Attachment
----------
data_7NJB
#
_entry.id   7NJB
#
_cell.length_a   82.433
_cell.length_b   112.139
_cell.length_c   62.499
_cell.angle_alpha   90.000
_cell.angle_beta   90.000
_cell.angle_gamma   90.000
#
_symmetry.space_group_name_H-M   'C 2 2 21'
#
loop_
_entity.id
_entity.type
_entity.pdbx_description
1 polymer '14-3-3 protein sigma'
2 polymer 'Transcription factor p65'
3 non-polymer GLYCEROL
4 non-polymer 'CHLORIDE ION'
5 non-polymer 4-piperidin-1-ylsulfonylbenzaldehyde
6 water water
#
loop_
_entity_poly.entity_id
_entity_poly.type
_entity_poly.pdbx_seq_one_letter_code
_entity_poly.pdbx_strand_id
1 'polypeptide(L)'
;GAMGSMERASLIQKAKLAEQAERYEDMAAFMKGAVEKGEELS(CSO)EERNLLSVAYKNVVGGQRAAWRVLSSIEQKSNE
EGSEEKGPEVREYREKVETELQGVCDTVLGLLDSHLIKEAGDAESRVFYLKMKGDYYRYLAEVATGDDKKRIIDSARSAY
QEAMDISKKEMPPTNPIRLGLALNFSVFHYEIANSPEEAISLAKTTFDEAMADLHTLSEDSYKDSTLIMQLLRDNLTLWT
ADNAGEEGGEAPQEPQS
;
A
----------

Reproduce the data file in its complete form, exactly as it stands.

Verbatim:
data_7NJB
#
_entry.id   7NJB
#
_cell.length_a   82.433
_cell.length_b   112.139
_cell.length_c   62.499
_cell.angle_alpha   90.000
_cell.angle_beta   90.000
_cell.angle_gamma   90.000
#
_symmetry.space_group_name_H-M   'C 2 2 21'
#
loop_
_entity.id
_entity.type
_entity.pdbx_description
1 polymer '14-3-3 protein sigma'
2 polymer 'Transcription factor p65'
3 non-polymer GLYCEROL
4 non-polymer 'CHLORIDE ION'
5 non-polymer 4-piperidin-1-ylsulfonylbenzaldehyde
6 water water
#
loop_
_entity_poly.entity_id
_entity_poly.type
_entity_poly.pdbx_seq_one_letter_code
_entity_poly.pdbx_strand_id
1 'polypeptide(L)'
;GAMGSMERASLIQKAKLAEQAERYEDMAAFMKGAVEKGEELS(CSO)EERNLLSVAYKNVVGGQRAAWRVLSSIEQKSNE
EGSEEKGPEVREYREKVETELQGVCDTVLGLLDSHLIKEAGDAESRVFYLKMKGDYYRYLAEVATGDDKKRIIDSARSAY
QEAMDISKKEMPPTNPIRLGLALNFSVFHYEIANSPEEAISLAKTTFDEAMADLHTLSEDSYKDSTLIMQLLRDNLTLWT
ADNAGEEGGEAPQEPQS
;
A